Trump to sign tax reform bill; how it could affect LGBT health care

In a possible hasty and blatant self-serving decision, the U.S. Congress overhauled the current decades-long tax legislation. When Congress last considered tax reform legislation 31 years ago, they had 30 days of public hearings over six months. Then House members worked together for 10 months to produce a bipartisan package with 26 days of markup in committee. This time around, Republican leadership allowed for a handful of hearings, limited public input, and shortened time to review hundreds of pages of tax code changes (some illegibly handwritten).

However, the rush to get the tax bill to the White House and signed before Chrismas may not happen. Instead, Trump may hold off signing the bill into law to avoid an awkward mandate on spending cuts under pay-as-you-go law. If Trump signs the bill in 2018, he would prevent that ballot for another year and take a leverage point away from Democrats.

HRC Government Affairs Director David Stacy issued the following statement about the legislation, carefully crafted to undermine the Affordable Care Act and other vital health care programs:

“We’re extremely disappointed that some members have put their constituents in harm’s way by passing a tax bill that also threatens the health care of millions of Americans. If the Trump-Pence tax scam becomes law, programs crucial to the LGBTQ community like Medicare, Medicaid, global HIV/AIDS programs, and the Ryan White Care Act will surely face future efforts to cut their benefits.”

Repealing the individual mandate could result in 13 million people dumping their insurance, causing premiums to soar making health care an expensive luxury that too many in the LGBT community can’t afford.

Additionally, Stacy said Tuesday: “On the heels of an attempt to erase transgender Americans from CDC documents, we’re now seeing the Trump-Pence Administration refuse to disclose public comments on religious exemptions to LGBTQ health care coverage and eliminate the global threats to LGBTQ people from the conversation on human rights and national security. [These are] part of a disturbing pattern across the Trump-Pence Administration of refusing to even study the unique health care and other needs of LGBTQ people, jeopardizing science-based assessment of health disparities and undermining access to programs and services that are vital to the health and well-being of LGBTQ people. If Donald Trump and Mike Pence believe we are going to remain silent and permit this dangerous trend to go unanswered, they are sorely mistaken.”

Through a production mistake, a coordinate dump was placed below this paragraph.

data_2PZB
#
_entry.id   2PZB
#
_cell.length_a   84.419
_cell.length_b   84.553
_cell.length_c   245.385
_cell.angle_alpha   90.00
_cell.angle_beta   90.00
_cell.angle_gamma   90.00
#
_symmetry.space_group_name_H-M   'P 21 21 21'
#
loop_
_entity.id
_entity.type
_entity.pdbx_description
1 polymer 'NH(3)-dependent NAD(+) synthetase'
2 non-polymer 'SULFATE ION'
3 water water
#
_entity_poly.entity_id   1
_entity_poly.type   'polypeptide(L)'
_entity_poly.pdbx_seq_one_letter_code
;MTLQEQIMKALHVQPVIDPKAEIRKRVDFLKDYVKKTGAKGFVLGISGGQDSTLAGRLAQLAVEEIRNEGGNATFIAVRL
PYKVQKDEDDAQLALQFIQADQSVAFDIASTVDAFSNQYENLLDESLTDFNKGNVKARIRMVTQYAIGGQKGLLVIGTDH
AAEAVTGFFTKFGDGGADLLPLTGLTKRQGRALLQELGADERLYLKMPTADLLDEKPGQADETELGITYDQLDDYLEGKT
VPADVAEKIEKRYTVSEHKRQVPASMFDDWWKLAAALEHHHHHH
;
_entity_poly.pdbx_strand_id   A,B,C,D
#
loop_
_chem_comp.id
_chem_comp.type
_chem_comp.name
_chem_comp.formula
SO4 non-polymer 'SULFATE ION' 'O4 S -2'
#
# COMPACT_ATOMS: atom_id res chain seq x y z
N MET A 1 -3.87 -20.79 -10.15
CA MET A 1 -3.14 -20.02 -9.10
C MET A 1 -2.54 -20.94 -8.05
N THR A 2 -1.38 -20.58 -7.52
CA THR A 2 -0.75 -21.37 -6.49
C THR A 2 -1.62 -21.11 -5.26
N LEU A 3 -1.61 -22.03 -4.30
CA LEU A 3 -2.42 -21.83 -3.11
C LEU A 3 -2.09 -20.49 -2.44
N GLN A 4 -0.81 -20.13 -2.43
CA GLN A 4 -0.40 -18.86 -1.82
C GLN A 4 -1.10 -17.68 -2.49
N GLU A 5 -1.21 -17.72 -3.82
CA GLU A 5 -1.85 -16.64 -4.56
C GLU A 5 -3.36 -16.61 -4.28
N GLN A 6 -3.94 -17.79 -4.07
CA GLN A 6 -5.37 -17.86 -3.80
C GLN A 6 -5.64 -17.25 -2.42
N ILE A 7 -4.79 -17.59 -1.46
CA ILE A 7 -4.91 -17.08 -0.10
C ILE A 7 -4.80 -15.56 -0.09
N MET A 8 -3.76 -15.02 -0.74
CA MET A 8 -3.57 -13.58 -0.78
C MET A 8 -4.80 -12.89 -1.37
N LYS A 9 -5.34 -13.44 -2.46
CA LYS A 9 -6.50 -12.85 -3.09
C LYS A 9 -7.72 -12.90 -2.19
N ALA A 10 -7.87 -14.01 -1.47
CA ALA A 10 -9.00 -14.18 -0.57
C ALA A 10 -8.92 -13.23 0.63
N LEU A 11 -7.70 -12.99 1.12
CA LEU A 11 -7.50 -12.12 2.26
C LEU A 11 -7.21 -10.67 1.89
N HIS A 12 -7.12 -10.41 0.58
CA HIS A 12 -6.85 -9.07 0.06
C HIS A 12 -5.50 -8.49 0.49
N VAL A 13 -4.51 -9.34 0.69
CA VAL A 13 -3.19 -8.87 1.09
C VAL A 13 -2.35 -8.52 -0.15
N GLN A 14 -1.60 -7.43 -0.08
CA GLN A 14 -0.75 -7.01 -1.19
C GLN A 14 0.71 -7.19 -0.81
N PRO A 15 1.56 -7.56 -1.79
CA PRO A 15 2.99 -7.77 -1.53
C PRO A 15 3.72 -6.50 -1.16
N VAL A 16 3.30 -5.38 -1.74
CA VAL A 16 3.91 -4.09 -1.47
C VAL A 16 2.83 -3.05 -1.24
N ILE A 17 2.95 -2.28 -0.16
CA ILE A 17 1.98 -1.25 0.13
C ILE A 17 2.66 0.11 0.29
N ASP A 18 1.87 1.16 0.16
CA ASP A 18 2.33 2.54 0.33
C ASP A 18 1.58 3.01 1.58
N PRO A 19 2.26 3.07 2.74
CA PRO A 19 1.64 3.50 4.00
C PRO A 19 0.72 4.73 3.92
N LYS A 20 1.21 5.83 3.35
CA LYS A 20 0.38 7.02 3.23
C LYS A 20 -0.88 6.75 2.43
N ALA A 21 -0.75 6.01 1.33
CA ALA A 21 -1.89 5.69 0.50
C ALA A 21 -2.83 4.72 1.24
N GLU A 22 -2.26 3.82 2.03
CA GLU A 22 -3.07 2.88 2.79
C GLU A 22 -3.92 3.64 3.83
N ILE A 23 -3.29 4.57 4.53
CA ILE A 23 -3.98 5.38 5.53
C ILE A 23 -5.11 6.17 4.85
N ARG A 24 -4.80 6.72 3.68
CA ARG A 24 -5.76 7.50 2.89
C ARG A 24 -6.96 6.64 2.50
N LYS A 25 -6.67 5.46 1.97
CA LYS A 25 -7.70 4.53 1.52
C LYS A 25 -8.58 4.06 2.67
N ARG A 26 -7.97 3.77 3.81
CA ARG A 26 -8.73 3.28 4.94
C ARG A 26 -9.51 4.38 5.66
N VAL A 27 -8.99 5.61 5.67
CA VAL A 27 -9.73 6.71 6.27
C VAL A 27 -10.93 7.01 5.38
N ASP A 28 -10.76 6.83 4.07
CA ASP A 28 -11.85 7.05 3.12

HHS is defending its decision to withhold more than 10,000 public comments on a proposal that could affect access to abortion and care for transgender patients.

“There has been a voluminous response to the [request for information], and the center’s team is working through a review of the submissions,” Shannon Royce, who leads the agency’s Center for Faith-based and Neighborhood Partnerships, said in a statement.

Lawyers also said that HHS is at risk of violating the E-Government Act, the Administrative Procedure Act and other transparency requirements related to rulemaking.

If HHS doesn’t post and address comments on the rule, “there may be grounds” for a challenge, said Alison Tanner of Americans United for Separation of Church and State, who filed a Freedom of Information Act request seeking the missing comments three weeks ago.

Under those laws, agencies must solicit and post public comments as part of the rulemaking process; however, HHS said the comments were in response to a request for information, not an actual rule, and therefore no requirement to be posted.

Some lawyers said that not releasing comments the agency disagrees with could be insignificant given the likely result. “The rulemaking process is Kabuki theater,” an associate law professor at South Texas College of Law told “It’s not going to matter what liberal groups submit — even though it’s supposed to.”

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